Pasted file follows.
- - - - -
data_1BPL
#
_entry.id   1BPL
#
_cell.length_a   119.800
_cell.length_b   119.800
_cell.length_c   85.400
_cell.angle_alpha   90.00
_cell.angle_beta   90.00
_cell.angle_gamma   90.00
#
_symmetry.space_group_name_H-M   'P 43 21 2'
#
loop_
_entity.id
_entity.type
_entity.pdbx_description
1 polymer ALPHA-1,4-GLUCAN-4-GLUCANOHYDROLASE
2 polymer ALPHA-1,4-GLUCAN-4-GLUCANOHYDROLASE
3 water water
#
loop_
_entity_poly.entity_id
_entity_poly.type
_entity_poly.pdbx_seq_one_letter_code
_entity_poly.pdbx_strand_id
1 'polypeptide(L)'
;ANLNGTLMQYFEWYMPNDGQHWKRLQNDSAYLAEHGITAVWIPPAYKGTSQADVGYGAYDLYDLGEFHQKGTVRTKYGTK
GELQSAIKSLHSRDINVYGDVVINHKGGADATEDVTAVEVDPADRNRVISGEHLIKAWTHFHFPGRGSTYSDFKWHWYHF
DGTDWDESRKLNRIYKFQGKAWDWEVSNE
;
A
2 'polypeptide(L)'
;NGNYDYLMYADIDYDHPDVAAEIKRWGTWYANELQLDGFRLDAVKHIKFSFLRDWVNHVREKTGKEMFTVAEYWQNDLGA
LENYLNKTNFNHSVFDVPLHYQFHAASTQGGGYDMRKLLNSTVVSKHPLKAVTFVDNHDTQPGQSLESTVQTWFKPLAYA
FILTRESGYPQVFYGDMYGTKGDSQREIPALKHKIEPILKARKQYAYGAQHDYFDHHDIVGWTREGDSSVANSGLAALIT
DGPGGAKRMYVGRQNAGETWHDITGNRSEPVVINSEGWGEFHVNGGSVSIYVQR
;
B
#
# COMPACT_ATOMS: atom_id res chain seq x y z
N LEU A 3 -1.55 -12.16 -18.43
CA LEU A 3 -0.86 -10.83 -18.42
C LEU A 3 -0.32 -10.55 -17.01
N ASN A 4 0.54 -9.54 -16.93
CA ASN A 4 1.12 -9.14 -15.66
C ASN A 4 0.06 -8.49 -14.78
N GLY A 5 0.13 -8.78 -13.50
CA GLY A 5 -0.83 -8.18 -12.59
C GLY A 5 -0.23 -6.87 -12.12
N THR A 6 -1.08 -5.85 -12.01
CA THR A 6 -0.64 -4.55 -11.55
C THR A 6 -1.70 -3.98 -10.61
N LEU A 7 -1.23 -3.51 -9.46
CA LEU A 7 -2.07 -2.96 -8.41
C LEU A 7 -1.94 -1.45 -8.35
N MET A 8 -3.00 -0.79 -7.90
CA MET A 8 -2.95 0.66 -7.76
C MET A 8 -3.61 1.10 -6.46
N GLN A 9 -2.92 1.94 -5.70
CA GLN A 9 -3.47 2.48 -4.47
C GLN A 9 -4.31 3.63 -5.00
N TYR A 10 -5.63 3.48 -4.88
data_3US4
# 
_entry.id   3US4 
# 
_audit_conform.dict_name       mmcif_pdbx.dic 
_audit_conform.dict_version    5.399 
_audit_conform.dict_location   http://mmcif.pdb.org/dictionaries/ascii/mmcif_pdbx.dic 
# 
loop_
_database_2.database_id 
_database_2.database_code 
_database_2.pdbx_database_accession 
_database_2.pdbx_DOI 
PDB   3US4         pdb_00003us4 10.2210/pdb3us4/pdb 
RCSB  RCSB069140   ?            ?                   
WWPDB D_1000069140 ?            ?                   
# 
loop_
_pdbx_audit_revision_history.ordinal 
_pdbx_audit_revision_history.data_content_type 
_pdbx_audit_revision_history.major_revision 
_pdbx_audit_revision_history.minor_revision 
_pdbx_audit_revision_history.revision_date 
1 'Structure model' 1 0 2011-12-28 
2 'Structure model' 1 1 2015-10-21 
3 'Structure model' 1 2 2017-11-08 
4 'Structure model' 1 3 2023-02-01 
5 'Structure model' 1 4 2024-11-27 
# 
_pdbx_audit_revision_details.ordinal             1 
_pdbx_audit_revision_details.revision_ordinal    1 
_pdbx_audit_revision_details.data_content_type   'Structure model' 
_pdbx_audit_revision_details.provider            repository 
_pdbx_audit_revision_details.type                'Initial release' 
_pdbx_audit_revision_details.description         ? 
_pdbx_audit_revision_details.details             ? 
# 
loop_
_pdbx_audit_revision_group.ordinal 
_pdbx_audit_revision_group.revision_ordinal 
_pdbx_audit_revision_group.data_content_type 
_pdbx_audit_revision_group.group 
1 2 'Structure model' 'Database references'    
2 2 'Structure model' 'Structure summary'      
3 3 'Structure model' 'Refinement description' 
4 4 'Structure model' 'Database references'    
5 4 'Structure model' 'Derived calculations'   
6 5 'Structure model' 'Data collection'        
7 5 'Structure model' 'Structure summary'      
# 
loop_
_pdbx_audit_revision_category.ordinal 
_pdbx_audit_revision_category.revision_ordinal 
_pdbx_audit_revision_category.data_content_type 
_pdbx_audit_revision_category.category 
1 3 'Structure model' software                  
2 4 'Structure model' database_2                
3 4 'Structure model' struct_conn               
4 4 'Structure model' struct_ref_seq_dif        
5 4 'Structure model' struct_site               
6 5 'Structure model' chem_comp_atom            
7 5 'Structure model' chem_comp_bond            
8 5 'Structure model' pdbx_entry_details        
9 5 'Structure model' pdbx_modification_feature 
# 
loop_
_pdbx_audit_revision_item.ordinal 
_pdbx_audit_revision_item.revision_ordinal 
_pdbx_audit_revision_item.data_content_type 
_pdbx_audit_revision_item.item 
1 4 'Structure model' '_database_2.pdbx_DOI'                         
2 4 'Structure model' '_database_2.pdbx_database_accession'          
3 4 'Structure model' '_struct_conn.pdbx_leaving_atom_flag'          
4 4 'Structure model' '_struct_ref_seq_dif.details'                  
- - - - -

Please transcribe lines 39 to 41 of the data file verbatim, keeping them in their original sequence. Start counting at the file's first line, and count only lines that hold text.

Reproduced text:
B
#
# COMPACT_ATOMS: atom_id res chain seq x y z